The classroom of the wild, by guide Mark Hankin, photographed at Kwandwe, South Africa. Cheetahs actively teach their young how to kill, a risky lesson with the potential threat of attracting other larger predators, but vital to their development. (Mark Hankin)


“What is life? It is the flash of a firefly in the night. It is the breath of a buffalo in the wintertime. It is the little shadow which runs across the grass and loses itself in the sunset.” (Crowfoot (Blackfoot))


Dave Pusey
Showing off for mom, by guide Dave Pusey, photographed at Leopard Hills, South Africa. “A week old giraffe calf found it’s feet and decided to show off its new found agility to its mother, and us!” (Dave Pusey)


“Wilderness is the raw material out of which man has hammered the artifact called civilization.” (Aldo Leopold)


Grant Pengilly
About to be swallowed whole. Image by guide Grant Pengilly of Singita Lebombo, South Africa. “We watched this African rock pyhton swallow this baby impala, right out in the open. It took the large snake about 35 minutes to finish its meal.” (Grant Pengilly)


“Wilderness is a resource which can shrink but not grow… the creation of new wilderness in the full sense of the word is impossible.” (Aldo Leopold)


Subramanniyan Mani
Bonnet macaque by Subramanniyan Mani. This monkey is endemic to southern India. (Subramanniyan Mani)


“In God’s wildness lies the hope of the world – the great fresh, unblighted, unredeemed wilderness.” (John Muir)


Marius Coetzee
Panic in the pan, by guide Marius Coetzee of Oryx Photographic Expeditions. Photographed in the Serengeti, Tanzania. (Marius Coetzee)


“Climb the mountains and get their good tidings. Nature’s peace will flow into you as sunshine flows into trees. The winds will blow their own freshness into you, and the storms their energy, while cares will drop off like autumn leaves.” (John Muir)


Cameron Appel
Leopard in monochrome, by Cameron Appel, photographed at Londolozi, South Africa. “The old 5:5 male, backlit, waiting for a hunting opportunity.” (Cameron Appel)


“Our dead never forget this beautiful world that gave them being. They still love its verdant valleys, its murmuring rivers, its magnificent mountains, sequestered vales and verdant lined lakes and bays, and ever yearn in tender fond affection over the lonely hearted living, and often return from the happy hunting ground to visit, guide, console, and comfort them.” (Chief Seattle (Suquamish))


Keith Connelly
Royal portrait, by guide Keith Connelly, photographed at Lion Sands, South Africa. “One of the Kruger males staring at us in the half-light.” (Keith Connelly)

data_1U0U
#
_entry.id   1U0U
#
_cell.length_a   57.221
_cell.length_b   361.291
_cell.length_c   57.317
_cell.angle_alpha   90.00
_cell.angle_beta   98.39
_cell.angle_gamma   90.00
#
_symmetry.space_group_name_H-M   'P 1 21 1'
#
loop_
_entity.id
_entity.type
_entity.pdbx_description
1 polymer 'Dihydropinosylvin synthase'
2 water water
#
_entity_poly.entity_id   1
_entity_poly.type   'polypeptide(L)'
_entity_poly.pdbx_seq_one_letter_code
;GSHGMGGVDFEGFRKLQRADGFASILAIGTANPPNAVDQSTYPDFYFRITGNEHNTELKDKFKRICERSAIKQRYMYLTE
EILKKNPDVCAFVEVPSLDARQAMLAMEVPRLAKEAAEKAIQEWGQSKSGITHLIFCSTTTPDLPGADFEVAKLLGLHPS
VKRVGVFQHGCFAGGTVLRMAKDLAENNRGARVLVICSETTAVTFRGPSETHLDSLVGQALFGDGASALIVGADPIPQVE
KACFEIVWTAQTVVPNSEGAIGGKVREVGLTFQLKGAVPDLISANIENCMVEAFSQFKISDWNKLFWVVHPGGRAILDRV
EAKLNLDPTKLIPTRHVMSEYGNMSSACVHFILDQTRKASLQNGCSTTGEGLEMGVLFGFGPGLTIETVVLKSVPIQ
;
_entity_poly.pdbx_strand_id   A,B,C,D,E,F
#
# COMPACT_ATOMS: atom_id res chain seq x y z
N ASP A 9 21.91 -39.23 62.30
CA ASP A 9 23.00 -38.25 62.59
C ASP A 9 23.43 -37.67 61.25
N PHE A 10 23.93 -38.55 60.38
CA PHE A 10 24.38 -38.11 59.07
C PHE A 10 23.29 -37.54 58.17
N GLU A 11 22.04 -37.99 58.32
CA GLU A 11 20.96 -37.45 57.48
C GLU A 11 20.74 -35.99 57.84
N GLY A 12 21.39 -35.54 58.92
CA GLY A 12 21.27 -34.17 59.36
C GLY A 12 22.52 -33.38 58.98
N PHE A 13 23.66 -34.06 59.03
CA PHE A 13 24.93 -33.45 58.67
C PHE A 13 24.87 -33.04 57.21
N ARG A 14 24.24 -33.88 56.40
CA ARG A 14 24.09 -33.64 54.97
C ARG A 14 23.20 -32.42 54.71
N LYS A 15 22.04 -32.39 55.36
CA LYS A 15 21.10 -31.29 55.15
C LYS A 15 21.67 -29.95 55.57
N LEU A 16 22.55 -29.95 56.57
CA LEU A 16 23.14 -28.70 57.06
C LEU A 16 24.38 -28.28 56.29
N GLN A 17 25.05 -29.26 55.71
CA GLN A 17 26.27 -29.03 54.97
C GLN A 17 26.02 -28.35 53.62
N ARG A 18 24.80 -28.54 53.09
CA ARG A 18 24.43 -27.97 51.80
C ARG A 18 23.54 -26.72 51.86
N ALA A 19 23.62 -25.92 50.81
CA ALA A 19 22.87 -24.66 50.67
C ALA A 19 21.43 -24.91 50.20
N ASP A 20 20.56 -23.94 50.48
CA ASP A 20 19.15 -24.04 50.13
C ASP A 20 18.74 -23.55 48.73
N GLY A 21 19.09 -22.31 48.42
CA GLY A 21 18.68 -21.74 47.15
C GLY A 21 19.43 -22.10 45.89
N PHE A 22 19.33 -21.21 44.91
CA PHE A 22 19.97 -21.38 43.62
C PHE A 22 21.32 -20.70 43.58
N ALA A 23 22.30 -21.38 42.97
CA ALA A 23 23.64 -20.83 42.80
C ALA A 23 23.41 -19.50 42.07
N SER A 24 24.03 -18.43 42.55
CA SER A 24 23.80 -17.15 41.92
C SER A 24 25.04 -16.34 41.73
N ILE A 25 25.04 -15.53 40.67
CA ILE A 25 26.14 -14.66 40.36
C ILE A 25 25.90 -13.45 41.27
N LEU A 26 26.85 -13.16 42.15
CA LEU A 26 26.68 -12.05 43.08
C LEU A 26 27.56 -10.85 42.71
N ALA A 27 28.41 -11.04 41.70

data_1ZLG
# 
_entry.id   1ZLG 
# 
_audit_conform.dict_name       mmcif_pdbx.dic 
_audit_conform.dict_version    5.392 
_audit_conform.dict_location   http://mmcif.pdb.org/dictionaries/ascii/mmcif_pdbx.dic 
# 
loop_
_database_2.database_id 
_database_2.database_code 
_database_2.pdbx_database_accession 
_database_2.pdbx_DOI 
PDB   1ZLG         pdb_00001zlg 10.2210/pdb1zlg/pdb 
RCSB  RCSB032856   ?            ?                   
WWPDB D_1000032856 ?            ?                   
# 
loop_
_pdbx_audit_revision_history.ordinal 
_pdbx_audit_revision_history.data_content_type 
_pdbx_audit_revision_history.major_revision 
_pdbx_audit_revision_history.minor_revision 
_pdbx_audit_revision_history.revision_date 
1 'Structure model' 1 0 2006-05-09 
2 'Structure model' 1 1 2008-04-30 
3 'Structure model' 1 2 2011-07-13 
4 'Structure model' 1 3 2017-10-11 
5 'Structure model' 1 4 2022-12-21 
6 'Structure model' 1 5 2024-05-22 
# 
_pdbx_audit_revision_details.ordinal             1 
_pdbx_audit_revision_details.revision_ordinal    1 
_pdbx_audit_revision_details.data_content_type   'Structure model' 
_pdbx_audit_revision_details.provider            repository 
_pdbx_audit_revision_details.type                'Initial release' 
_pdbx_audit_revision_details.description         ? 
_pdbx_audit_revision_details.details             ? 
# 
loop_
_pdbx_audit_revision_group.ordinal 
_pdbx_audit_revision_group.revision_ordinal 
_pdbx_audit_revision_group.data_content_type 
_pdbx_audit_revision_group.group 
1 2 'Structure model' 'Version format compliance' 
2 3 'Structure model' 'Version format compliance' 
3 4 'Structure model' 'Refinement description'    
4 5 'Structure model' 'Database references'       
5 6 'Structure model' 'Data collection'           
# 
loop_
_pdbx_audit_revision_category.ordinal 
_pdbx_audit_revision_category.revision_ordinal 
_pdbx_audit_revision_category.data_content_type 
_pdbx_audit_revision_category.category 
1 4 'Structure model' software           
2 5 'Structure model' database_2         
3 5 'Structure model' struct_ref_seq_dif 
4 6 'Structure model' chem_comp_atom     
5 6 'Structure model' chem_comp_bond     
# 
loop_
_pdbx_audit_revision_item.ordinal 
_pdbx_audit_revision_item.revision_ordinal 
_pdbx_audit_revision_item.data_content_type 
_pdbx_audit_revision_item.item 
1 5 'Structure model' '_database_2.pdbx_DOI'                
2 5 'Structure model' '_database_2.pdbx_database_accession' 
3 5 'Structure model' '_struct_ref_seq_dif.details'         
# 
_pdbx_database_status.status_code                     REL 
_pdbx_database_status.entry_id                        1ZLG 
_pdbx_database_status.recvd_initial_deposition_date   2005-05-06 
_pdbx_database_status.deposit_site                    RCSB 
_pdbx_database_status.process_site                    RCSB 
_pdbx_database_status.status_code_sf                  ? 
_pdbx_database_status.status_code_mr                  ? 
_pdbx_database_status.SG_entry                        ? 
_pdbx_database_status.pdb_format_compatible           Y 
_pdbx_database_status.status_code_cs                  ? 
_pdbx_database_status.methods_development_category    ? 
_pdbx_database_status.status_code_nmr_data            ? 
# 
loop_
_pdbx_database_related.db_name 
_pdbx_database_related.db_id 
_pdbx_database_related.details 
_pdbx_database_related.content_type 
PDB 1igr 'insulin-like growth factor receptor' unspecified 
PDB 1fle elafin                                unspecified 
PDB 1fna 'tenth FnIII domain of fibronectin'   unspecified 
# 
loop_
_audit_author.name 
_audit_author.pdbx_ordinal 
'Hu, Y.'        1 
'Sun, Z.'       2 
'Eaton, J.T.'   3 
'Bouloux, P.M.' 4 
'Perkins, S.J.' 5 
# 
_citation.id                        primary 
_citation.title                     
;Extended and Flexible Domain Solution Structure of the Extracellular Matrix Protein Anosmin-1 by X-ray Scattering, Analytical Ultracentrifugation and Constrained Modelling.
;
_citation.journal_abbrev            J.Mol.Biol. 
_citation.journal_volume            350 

“I went to the woods because I wished to live deliberately, to front only the essential facts of life, and see if I could not learn what it had to teach, and not, when I came to die, discover that I had not lived.” (Henry David Thoreau)


“Every year, my brother (Chris Boyes), Pete (“the Nare”) Hugo, Giles (“Prince William”) Trevethick and I (Dr Steve Boyes) cross the Okavango Delta, top to bottom, on mokoros (dug-out canoes) to survey the distribution and abundance of wetland birds, advocate for World Heritage Status, and share this amazing wilderness with accompanying scientists, explorers and special guests. My wife, Dr Kirsten Wimberger, joined us for the first time this year. No one will forget what happened on the 2012 expedition…”


In 2013, we are embarking on the Okavango River Expedition. This will be a 1,750km odyssey down the Okavango River from the source near Huambo (Angola) all the way down the catchment, across the Caprivi Strip (Namibia), and into Botswana to cross the Okavango Delta via one of our planet’s last untouched wilderness areas. Our objective is to support the Okavango World Heritage Project and achieve UNESCO World Heritage Status for the Okavango Delta and the entire catchment. See:


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Meet the Author

Author Photo Steve Boyes
Steve Boyes has dedicated his life to conserving Africa's wilderness areas and the species that depend upon them. After having worked as a camp manager and wilderness guide in the Okavango Delta and doing his PhD field work on the little-known Meyer's Parrot, Steve took up a position as a Centre of Excellence Postdoctoral Fellow at the Percy FitzPatrick Institute of African Ornithology. He has since been appointed the Scientific Director of the Wild Bird Trust and is a 2014 TED Fellow. His work takes him all over Africa, but his day-to-day activities are committed to South Africa's endemic and Critically Endangered Cape Parrot (Poicephalus robustus). Based in Hogsback Village in the Eastern Cape (South Africa), Steve runs the Cape Parrot Project, which aims to stimulate positive change for the species through high-quality research and community-based conservation action. When not in Hogsback, Steve can be found in the Okavango Delta where he explores remote areas of this wetland wilderness on "mokoros" or dug-out canoes to study endangered bird species in areas that are otherwise inaccessible. Steve is a 2013 National Geographic Emerging Explorer for his work in the Okavango Delta and on the Cape Parrot Project.